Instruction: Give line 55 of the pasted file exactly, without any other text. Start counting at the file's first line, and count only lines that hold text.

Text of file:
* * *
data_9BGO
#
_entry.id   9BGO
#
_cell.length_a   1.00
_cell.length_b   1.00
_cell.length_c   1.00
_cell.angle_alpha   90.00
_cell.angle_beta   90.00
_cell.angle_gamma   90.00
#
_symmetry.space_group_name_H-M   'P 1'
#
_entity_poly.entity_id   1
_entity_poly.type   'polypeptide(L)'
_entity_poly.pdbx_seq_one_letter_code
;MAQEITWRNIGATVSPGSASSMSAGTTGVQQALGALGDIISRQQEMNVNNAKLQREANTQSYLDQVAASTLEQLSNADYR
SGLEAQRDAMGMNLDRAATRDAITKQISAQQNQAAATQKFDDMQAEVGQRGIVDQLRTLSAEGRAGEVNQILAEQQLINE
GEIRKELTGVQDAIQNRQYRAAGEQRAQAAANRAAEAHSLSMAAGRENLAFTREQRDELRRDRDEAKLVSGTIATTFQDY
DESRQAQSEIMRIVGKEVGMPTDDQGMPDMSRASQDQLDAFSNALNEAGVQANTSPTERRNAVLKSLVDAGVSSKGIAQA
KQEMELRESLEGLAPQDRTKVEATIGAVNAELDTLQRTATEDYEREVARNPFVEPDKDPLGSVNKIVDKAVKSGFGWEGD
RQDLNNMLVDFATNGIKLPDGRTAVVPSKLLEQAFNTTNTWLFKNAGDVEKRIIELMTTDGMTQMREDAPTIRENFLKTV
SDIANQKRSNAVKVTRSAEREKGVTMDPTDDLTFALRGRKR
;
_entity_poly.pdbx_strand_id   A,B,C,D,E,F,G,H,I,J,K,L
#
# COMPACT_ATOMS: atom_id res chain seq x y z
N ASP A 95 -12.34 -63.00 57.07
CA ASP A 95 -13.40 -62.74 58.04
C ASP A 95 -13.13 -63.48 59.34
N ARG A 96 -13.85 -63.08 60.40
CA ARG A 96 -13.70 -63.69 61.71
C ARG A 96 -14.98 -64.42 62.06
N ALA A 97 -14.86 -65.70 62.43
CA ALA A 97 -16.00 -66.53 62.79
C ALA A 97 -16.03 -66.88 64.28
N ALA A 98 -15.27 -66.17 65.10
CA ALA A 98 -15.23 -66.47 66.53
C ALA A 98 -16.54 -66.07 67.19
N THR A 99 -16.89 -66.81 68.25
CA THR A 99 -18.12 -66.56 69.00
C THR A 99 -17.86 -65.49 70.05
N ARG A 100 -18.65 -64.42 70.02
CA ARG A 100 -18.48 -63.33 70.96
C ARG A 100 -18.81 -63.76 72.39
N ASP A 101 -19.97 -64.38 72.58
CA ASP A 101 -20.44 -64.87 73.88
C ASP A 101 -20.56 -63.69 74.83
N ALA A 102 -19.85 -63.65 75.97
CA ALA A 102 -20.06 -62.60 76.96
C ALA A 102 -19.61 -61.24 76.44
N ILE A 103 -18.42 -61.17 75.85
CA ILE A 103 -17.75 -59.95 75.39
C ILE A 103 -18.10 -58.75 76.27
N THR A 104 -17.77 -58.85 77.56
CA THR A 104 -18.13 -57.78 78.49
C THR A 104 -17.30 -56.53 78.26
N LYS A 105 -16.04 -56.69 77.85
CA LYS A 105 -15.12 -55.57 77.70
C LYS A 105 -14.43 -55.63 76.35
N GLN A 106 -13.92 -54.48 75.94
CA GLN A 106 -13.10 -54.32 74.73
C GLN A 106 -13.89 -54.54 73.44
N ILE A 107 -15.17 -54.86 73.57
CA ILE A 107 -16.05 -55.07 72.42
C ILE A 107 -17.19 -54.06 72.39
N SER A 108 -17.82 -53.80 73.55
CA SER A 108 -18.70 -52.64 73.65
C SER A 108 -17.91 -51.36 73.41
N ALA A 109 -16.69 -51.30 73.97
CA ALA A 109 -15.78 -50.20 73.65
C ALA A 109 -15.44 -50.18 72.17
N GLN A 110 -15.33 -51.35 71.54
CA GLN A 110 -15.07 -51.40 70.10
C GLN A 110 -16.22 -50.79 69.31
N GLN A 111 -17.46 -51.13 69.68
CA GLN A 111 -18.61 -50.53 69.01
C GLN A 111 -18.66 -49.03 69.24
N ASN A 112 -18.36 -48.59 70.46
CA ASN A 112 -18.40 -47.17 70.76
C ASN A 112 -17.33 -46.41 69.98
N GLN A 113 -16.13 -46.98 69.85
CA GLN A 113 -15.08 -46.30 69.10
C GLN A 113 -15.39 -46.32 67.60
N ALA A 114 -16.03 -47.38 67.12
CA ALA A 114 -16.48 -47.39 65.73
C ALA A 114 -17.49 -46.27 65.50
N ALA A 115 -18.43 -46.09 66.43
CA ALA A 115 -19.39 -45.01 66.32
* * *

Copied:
N THR A 104 -17.77 -58.85 77.56